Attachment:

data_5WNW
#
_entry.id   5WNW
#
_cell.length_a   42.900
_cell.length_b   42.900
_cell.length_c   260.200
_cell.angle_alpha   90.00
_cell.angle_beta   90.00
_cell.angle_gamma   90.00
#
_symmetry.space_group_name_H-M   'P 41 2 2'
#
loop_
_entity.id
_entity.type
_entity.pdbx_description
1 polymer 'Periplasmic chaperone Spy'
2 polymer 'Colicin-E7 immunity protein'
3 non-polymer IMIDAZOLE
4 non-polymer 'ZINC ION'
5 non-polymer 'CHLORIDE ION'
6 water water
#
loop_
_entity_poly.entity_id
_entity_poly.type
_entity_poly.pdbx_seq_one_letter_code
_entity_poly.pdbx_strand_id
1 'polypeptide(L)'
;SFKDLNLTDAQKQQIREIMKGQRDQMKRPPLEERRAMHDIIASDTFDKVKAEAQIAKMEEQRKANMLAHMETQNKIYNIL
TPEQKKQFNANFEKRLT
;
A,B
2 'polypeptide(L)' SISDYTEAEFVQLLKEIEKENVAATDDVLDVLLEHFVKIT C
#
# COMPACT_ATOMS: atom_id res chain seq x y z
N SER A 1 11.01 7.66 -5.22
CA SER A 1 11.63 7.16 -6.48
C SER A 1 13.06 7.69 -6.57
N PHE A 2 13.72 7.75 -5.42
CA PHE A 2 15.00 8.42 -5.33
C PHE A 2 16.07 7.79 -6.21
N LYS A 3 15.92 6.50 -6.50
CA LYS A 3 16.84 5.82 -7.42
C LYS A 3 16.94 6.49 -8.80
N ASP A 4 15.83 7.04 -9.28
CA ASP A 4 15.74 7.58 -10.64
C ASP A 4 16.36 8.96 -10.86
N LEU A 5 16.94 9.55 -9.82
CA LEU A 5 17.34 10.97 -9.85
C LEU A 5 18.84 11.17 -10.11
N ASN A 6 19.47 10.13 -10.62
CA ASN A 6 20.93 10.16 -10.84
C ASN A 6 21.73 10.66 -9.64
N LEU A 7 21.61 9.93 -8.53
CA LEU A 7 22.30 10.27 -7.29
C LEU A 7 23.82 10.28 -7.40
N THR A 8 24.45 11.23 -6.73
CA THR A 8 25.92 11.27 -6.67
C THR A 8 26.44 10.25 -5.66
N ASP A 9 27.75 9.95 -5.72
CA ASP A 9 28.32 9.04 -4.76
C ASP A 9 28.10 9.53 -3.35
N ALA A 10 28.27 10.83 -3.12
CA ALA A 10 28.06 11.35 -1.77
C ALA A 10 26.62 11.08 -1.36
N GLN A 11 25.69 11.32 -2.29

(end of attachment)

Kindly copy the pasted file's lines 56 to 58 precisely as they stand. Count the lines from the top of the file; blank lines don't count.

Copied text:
N LEU A 7 21.61 9.93 -8.53
CA LEU A 7 22.30 10.27 -7.29
C LEU A 7 23.82 10.28 -7.40